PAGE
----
The flashcards below were created by user
on FreezingBlue Flashcards.
What are the three parts to the cell cycle?
- 1. All living matter is made up of cells
- 2. All cells come from pre-existing cells; they do not come from non-living matter
- 3. The cell is the building blocks of all life and is the simplest unit (in biology)
What is a prokaryote?
A simple, single celled organism that does not have a nucleus.
What is a eukaryote?
Cells that contain a nucleus and have a more complex internal organization.
What are the two different types of eukaryotes?
- 1. Single Celled Organisms (all functions are done in one cell)
- 2. Multi-Cellular Organisms (more complex)
How do you calculate the width of an object while using a microscope?
(Field of view) / (# of ojects accross field)
How do you calculate the ratio between magnifications while using a microscope?
(magnification of high power lens) / (magnification of low power lens)
How do you calculate the field of view at high power of a microscope using the ratio?
(FOV low) / (ratio)
How are magnification and field of view related?
(High magnification) / (Low FOV) = (Low magnifaction) / (high FOV)
What is cell divison important for/
Replacement and repair, reproduction, and growth.
Why do cells need cell divsion for replacement and repair?
All cells have a limited lifespan, or can become damaged, so these cells must make copies of themselves before they die to replace the lost, or heal the damaged.
Why do cells need cell division for growth?
New cells are needed as organisms grow, as there are limitations to their size.
What is the chemical formula used in cells?
glucose + oxygen -> carbon dioxide + usable energy + metabolic waste
What process do cells use to move nutrients and waste through the cell mebrane?
What is osmosis?
The movement of water from areas of high concentration to low concentration through a semi-permeable membrane.
What are organelles?
Specialized structures within a cell that perform specific functions for the cell.
What is a compound microscope?
A lab tool used to magnify an object that combines the used of both objective and ocular lenses.
What is budding?
To become larger in the process of natural growth, or to begin to develop buds.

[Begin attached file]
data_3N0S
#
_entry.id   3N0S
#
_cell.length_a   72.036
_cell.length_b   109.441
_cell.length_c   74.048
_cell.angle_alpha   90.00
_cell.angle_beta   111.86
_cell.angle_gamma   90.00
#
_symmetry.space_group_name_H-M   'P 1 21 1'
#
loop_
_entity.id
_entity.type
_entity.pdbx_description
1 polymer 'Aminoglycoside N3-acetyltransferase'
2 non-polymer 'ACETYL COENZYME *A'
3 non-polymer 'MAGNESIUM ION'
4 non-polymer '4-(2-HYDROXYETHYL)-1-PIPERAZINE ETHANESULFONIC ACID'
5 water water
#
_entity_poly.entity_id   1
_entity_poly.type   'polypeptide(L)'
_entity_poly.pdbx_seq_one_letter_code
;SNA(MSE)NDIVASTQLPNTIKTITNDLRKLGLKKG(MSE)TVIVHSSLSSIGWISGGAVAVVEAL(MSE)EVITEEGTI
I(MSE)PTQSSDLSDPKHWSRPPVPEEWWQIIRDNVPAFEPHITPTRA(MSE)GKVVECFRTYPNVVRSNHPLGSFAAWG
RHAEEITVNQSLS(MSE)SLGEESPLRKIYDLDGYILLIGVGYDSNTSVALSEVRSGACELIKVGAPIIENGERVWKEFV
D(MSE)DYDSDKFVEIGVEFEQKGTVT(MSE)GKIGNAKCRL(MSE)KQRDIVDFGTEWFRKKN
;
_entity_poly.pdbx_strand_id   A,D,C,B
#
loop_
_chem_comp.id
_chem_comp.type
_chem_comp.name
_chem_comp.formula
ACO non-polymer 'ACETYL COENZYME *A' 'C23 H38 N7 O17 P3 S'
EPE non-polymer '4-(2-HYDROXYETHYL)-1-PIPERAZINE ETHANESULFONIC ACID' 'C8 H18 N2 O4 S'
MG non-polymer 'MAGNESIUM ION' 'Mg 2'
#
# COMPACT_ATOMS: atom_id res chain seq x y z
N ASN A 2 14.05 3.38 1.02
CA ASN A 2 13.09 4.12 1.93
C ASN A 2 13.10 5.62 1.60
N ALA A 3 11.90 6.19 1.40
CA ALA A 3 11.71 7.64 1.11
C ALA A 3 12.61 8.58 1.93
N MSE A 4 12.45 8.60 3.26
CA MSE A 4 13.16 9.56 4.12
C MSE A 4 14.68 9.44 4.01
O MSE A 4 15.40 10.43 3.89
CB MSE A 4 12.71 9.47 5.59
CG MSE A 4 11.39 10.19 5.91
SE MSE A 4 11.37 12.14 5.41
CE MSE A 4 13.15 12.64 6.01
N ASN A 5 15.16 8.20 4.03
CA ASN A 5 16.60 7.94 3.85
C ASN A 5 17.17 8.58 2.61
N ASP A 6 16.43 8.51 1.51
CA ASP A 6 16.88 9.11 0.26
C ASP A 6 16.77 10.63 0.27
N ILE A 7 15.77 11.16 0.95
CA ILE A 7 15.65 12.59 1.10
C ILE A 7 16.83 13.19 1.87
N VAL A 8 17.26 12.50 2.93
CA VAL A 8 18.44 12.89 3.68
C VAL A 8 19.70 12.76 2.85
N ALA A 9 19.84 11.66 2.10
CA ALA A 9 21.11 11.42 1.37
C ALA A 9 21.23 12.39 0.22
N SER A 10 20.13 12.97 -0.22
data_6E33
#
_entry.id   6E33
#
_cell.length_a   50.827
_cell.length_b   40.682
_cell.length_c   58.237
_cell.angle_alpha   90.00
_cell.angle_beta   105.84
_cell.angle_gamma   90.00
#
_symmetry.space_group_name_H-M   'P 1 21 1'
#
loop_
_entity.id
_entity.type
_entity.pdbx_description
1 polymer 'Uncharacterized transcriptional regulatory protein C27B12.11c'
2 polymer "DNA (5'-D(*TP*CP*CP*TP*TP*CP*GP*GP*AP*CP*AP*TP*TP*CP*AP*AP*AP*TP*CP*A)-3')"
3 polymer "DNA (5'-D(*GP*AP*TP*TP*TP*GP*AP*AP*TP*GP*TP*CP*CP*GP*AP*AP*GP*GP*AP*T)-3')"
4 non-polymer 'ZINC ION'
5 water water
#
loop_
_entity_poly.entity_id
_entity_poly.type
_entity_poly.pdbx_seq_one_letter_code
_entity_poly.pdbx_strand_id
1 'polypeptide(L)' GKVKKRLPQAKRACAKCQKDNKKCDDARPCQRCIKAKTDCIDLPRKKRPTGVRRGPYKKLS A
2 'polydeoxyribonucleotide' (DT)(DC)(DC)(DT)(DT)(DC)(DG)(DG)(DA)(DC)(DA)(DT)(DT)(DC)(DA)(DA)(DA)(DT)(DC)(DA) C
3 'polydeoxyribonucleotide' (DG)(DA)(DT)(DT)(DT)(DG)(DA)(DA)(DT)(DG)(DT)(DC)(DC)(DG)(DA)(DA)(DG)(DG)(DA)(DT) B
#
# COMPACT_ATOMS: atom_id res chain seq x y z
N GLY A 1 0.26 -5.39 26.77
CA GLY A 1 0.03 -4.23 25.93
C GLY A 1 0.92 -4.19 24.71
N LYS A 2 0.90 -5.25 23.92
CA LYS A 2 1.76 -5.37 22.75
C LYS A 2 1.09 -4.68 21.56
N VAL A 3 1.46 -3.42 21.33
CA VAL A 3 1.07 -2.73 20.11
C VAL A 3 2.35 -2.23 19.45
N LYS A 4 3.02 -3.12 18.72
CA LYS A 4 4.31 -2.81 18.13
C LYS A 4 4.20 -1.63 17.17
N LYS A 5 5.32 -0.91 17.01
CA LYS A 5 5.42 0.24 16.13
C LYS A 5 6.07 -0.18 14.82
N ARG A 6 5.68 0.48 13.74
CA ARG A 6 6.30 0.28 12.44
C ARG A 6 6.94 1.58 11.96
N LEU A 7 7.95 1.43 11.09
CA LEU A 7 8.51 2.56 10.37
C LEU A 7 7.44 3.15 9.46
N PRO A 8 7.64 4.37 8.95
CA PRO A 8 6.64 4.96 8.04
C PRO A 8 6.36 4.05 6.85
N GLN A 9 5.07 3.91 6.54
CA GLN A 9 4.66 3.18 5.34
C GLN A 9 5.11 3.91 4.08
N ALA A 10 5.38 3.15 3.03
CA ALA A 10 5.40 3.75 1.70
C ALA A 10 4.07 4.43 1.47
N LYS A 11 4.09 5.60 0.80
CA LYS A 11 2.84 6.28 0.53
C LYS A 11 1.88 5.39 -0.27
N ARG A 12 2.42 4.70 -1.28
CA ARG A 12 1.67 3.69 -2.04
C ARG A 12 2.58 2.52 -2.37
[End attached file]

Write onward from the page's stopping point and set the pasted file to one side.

What is binary fission?
The form of asexual reproduction practiced by plants, where new individuals rise without the use of seeds or spores.
What are gametes?
The parent cells invovled in sexual reproduction and carry half of the genetic information of the daughter cell.
Why do cells need cell division for reproduction?
If cells did not make copies of themselves, then their traits would die out.
What are the three stages of the cell cycle?
- 1. Interphase
- 2. Mitosis
- 3. Cytokinesis
- DNA condense and become compact (chromosomes)
- each chromosme consists of two identical sister chromatids
- a centromere holds together the sister chromatids
- the nucleaur membrane begins to break down
- the centrioles begin to move to opposite ends of the cell
- chromosomes line up along the equator
- centrioles reach opposite ends of the cell
- the centrioles send out spindle fibres
- spindle fibres attatch to the centromeres, and pull paired chromosomes apart
- the cell begins to enlongate
- each end of the cell has a compilation of daughter chromosmes
- chrosomes stretch out and become thinner
- new nuclear membrane forms around each group of sister chromatids
- the cleavage of the cell membrane begins to furrow
What are the four stages of mitosis?
- 1. Prophase
- 2. Metaphase
- 3. Anaphase
- 4. Telophase
What happens to the cell during interphase?
- 1. takes in nutrients
- 2. excretes waste
- 3. produces energy
- 4. makes proteins
- 5. grows
What happens to a cell during cytokinesis?
- cytoplasm pinches between the two new nuclei, seperating them
- two new identical daughter cells have been created
- in plant cells, the cell walls remain attatched
What is a cancer cell?
A cell that continuosly divides, despite messages from the nucleus and surronding cells to stop.
What is a benign tumor?
Rapidly growing mass of cells that stay together, and do not affect the surronding cells.
What is a malignant tumor?